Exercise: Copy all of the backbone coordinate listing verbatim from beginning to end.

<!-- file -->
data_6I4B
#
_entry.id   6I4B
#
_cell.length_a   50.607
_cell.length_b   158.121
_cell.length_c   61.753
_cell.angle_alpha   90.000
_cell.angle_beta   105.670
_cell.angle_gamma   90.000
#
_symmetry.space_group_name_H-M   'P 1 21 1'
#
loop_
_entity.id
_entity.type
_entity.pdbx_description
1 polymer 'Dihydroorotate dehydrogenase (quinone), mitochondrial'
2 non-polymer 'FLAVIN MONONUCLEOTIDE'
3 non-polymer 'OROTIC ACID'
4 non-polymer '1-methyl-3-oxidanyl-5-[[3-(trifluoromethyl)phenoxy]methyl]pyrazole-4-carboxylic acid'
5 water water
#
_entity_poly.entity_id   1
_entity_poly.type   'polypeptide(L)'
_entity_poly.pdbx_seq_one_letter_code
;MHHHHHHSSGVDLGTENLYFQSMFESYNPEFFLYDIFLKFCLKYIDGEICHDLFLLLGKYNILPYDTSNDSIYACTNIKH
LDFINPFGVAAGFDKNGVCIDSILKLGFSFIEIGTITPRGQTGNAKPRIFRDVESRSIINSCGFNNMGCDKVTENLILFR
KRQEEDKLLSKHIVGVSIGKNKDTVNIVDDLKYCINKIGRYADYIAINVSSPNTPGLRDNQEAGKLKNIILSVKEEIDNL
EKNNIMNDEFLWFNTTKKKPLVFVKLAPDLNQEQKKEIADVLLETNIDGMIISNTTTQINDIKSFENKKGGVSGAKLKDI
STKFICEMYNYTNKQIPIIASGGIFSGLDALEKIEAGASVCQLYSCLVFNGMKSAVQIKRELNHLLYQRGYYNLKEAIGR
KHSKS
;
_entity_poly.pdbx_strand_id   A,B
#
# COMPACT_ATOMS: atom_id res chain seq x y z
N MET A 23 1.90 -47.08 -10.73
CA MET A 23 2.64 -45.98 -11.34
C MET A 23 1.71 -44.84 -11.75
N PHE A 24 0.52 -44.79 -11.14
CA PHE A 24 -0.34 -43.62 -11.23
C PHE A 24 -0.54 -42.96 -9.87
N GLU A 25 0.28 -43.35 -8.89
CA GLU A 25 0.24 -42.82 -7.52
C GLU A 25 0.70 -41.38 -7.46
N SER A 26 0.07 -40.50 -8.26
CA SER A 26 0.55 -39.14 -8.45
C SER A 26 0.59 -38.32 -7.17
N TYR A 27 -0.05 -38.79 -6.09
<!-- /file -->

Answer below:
data_6I4B
#
_entry.id   6I4B
#
_cell.length_a   50.607
_cell.length_b   158.121
_cell.length_c   61.753
_cell.angle_alpha   90.000
_cell.angle_beta   105.670
_cell.angle_gamma   90.000
#
_symmetry.space_group_name_H-M   'P 1 21 1'
#
loop_
_entity.id
_entity.type
_entity.pdbx_description
1 polymer 'Dihydroorotate dehydrogenase (quinone), mitochondrial'
2 non-polymer 'FLAVIN MONONUCLEOTIDE'
3 non-polymer 'OROTIC ACID'
4 non-polymer '1-methyl-3-oxidanyl-5-[[3-(trifluoromethyl)phenoxy]methyl]pyrazole-4-carboxylic acid'
5 water water
#
_entity_poly.entity_id   1
_entity_poly.type   'polypeptide(L)'
_entity_poly.pdbx_seq_one_letter_code
;MHHHHHHSSGVDLGTENLYFQSMFESYNPEFFLYDIFLKFCLKYIDGEICHDLFLLLGKYNILPYDTSNDSIYACTNIKH
LDFINPFGVAAGFDKNGVCIDSILKLGFSFIEIGTITPRGQTGNAKPRIFRDVESRSIINSCGFNNMGCDKVTENLILFR
KRQEEDKLLSKHIVGVSIGKNKDTVNIVDDLKYCINKIGRYADYIAINVSSPNTPGLRDNQEAGKLKNIILSVKEEIDNL
EKNNIMNDEFLWFNTTKKKPLVFVKLAPDLNQEQKKEIADVLLETNIDGMIISNTTTQINDIKSFENKKGGVSGAKLKDI
STKFICEMYNYTNKQIPIIASGGIFSGLDALEKIEAGASVCQLYSCLVFNGMKSAVQIKRELNHLLYQRGYYNLKEAIGR
KHSKS
;
_entity_poly.pdbx_strand_id   A,B
#
# COMPACT_ATOMS: atom_id res chain seq x y z
N MET A 23 1.90 -47.08 -10.73
CA MET A 23 2.64 -45.98 -11.34
C MET A 23 1.71 -44.84 -11.75
N PHE A 24 0.52 -44.79 -11.14
CA PHE A 24 -0.34 -43.62 -11.23
C PHE A 24 -0.54 -42.96 -9.87
N GLU A 25 0.28 -43.35 -8.89
CA GLU A 25 0.24 -42.82 -7.52
C GLU A 25 0.70 -41.38 -7.46
N SER A 26 0.07 -40.50 -8.26
CA SER A 26 0.55 -39.14 -8.45
C SER A 26 0.59 -38.32 -7.17
N TYR A 27 -0.05 -38.79 -6.09